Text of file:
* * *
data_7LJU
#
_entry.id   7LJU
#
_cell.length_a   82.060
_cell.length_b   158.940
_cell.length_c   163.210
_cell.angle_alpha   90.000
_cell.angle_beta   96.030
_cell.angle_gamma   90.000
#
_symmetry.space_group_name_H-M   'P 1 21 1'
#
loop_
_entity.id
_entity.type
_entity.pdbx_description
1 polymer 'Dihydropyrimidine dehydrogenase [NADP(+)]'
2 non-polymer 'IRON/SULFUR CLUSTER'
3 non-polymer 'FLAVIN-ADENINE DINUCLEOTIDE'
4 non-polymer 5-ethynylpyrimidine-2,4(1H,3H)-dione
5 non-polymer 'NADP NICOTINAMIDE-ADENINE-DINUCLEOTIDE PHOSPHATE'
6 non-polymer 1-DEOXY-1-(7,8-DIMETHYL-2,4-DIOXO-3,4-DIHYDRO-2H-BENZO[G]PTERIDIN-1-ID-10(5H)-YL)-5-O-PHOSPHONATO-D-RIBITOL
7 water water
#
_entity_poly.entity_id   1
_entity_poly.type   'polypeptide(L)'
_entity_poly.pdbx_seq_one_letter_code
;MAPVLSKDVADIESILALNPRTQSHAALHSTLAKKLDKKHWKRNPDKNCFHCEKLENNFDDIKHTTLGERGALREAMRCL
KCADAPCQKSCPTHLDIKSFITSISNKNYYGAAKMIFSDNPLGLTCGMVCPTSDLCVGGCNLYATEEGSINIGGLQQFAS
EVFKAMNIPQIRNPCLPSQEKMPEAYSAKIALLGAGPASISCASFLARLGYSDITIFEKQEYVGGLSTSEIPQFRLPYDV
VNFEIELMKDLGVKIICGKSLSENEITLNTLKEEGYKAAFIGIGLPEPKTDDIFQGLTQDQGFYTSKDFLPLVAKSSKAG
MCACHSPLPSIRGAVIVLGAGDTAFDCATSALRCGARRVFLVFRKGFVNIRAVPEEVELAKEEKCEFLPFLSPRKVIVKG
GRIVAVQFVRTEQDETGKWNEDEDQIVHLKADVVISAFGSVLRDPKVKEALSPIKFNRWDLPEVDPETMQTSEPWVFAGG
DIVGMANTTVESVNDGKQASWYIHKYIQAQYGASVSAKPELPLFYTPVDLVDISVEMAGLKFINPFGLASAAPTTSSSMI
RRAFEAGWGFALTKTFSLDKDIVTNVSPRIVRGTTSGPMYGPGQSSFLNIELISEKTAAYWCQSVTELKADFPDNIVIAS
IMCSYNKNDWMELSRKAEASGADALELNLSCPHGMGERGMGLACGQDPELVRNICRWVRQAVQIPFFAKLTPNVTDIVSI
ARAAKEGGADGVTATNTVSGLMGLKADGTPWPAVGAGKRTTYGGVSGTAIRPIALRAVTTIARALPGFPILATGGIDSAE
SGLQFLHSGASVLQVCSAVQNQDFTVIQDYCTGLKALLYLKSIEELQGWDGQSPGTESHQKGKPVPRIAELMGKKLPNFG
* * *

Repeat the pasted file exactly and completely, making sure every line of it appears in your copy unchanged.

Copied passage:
data_7LJU
#
_entry.id   7LJU
#
_cell.length_a   82.060
_cell.length_b   158.940
_cell.length_c   163.210
_cell.angle_alpha   90.000
_cell.angle_beta   96.030
_cell.angle_gamma   90.000
#
_symmetry.space_group_name_H-M   'P 1 21 1'
#
loop_
_entity.id
_entity.type
_entity.pdbx_description
1 polymer 'Dihydropyrimidine dehydrogenase [NADP(+)]'
2 non-polymer 'IRON/SULFUR CLUSTER'
3 non-polymer 'FLAVIN-ADENINE DINUCLEOTIDE'
4 non-polymer 5-ethynylpyrimidine-2,4(1H,3H)-dione
5 non-polymer 'NADP NICOTINAMIDE-ADENINE-DINUCLEOTIDE PHOSPHATE'
6 non-polymer 1-DEOXY-1-(7,8-DIMETHYL-2,4-DIOXO-3,4-DIHYDRO-2H-BENZO[G]PTERIDIN-1-ID-10(5H)-YL)-5-O-PHOSPHONATO-D-RIBITOL
7 water water
#
_entity_poly.entity_id   1
_entity_poly.type   'polypeptide(L)'
_entity_poly.pdbx_seq_one_letter_code
;MAPVLSKDVADIESILALNPRTQSHAALHSTLAKKLDKKHWKRNPDKNCFHCEKLENNFDDIKHTTLGERGALREAMRCL
KCADAPCQKSCPTHLDIKSFITSISNKNYYGAAKMIFSDNPLGLTCGMVCPTSDLCVGGCNLYATEEGSINIGGLQQFAS
EVFKAMNIPQIRNPCLPSQEKMPEAYSAKIALLGAGPASISCASFLARLGYSDITIFEKQEYVGGLSTSEIPQFRLPYDV
VNFEIELMKDLGVKIICGKSLSENEITLNTLKEEGYKAAFIGIGLPEPKTDDIFQGLTQDQGFYTSKDFLPLVAKSSKAG
MCACHSPLPSIRGAVIVLGAGDTAFDCATSALRCGARRVFLVFRKGFVNIRAVPEEVELAKEEKCEFLPFLSPRKVIVKG
GRIVAVQFVRTEQDETGKWNEDEDQIVHLKADVVISAFGSVLRDPKVKEALSPIKFNRWDLPEVDPETMQTSEPWVFAGG
DIVGMANTTVESVNDGKQASWYIHKYIQAQYGASVSAKPELPLFYTPVDLVDISVEMAGLKFINPFGLASAAPTTSSSMI
RRAFEAGWGFALTKTFSLDKDIVTNVSPRIVRGTTSGPMYGPGQSSFLNIELISEKTAAYWCQSVTELKADFPDNIVIAS
IMCSYNKNDWMELSRKAEASGADALELNLSCPHGMGERGMGLACGQDPELVRNICRWVRQAVQIPFFAKLTPNVTDIVSI
ARAAKEGGADGVTATNTVSGLMGLKADGTPWPAVGAGKRTTYGGVSGTAIRPIALRAVTTIARALPGFPILATGGIDSAE
SGLQFLHSGASVLQVCSAVQNQDFTVIQDYCTGLKALLYLKSIEELQGWDGQSPGTESHQKGKPVPRIAELMGKKLPNFG